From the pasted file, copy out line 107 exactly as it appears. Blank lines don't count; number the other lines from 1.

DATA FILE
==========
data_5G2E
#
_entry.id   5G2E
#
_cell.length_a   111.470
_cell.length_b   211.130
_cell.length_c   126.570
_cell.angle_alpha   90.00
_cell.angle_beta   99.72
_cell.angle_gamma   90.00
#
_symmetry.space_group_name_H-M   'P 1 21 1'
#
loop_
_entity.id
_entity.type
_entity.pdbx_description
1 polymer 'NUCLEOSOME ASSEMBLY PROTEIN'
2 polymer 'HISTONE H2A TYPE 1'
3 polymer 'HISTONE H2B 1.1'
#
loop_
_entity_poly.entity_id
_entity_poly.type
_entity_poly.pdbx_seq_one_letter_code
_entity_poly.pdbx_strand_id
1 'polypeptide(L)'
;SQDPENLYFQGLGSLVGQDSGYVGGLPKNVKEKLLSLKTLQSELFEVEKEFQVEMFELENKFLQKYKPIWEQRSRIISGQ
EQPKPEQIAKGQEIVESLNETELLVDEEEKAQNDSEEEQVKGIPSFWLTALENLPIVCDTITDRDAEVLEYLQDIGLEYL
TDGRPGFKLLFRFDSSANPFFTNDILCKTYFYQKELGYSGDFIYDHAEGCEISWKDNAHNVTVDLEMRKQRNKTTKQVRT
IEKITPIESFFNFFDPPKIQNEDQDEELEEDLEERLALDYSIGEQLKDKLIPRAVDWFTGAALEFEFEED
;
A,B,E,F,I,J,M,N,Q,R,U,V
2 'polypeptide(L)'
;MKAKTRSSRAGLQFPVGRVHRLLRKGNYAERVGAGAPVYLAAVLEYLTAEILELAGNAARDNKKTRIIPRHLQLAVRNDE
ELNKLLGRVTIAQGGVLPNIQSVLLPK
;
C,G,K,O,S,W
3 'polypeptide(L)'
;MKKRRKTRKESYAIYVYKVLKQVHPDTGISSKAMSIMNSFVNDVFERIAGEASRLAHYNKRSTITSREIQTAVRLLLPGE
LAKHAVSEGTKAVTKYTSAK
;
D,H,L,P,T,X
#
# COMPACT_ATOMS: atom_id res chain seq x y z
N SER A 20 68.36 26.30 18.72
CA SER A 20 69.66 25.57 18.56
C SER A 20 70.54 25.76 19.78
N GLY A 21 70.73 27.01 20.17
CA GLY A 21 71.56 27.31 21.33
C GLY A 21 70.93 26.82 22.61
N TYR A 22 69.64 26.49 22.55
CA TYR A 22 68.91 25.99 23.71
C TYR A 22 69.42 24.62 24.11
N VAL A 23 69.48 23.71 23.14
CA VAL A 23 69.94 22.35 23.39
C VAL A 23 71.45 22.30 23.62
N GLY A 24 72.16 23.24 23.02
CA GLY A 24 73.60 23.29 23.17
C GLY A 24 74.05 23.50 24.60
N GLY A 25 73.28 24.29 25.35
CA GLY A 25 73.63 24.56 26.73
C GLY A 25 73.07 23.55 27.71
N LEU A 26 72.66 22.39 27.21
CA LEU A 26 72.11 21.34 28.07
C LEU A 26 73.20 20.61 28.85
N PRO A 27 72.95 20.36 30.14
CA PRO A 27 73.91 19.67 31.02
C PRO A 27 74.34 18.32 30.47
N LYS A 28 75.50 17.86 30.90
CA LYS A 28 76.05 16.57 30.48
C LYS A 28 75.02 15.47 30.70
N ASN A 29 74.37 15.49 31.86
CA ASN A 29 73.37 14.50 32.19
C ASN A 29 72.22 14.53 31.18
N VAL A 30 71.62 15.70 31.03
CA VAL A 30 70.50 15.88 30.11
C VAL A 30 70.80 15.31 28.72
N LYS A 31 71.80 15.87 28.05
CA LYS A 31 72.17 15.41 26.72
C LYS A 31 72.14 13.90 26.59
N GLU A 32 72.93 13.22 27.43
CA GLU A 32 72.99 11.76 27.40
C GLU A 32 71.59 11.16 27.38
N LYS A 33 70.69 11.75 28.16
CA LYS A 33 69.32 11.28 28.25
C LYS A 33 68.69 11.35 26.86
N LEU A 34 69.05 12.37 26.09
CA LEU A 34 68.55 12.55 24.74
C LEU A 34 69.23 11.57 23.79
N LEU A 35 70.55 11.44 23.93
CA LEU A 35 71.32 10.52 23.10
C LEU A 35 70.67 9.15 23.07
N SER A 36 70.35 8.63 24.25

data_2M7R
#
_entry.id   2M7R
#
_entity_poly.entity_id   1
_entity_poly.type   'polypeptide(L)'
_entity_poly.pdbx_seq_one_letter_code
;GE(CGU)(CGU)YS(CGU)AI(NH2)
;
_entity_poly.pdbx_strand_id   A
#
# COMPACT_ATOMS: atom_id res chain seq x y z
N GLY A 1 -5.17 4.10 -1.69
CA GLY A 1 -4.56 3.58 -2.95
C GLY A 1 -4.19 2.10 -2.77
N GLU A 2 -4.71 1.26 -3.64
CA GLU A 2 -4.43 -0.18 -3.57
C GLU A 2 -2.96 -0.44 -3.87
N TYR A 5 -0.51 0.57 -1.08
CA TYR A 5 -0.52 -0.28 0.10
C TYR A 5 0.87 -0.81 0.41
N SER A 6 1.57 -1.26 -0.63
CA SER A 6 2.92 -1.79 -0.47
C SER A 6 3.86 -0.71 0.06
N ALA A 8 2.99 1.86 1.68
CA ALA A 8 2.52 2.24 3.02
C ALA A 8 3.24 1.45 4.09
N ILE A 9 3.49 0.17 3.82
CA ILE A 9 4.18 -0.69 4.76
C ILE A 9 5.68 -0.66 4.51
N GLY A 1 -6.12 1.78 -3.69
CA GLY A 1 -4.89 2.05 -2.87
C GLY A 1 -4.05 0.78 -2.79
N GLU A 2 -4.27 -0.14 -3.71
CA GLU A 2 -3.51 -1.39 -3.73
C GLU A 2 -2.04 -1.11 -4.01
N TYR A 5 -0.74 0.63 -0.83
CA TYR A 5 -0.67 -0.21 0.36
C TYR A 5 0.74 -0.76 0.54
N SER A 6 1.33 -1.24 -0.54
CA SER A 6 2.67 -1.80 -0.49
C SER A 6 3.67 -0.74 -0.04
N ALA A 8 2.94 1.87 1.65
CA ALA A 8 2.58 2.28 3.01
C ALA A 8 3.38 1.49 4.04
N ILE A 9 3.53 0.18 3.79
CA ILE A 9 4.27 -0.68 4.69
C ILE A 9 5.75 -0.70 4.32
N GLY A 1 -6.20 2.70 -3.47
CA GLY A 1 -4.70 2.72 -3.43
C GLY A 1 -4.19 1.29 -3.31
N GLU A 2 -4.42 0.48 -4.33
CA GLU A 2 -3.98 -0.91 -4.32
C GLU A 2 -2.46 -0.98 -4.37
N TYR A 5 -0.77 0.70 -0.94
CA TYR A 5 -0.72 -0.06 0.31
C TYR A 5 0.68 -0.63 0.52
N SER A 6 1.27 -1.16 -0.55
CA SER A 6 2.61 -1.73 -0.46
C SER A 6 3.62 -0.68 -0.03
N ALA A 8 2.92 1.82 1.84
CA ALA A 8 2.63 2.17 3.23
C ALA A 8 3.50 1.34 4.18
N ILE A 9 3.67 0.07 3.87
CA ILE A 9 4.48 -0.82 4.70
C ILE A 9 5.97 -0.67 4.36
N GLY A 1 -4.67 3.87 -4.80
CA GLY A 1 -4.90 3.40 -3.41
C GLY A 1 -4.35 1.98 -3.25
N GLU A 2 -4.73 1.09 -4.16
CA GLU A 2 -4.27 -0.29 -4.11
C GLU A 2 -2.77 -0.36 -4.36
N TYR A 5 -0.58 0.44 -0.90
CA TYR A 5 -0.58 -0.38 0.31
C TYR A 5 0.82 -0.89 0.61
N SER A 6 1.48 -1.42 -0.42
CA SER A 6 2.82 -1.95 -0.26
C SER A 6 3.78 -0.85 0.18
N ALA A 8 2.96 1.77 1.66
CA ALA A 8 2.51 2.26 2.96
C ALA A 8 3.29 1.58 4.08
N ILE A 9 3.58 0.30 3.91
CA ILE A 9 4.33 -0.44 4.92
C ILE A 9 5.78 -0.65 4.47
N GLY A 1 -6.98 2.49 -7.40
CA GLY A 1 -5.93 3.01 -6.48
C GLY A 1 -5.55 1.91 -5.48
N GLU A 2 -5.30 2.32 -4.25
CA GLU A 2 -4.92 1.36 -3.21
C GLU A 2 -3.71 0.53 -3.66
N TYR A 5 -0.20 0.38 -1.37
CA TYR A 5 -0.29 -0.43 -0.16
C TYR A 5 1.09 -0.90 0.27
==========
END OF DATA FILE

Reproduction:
N GLY A 1 -5.17 4.10 -1.69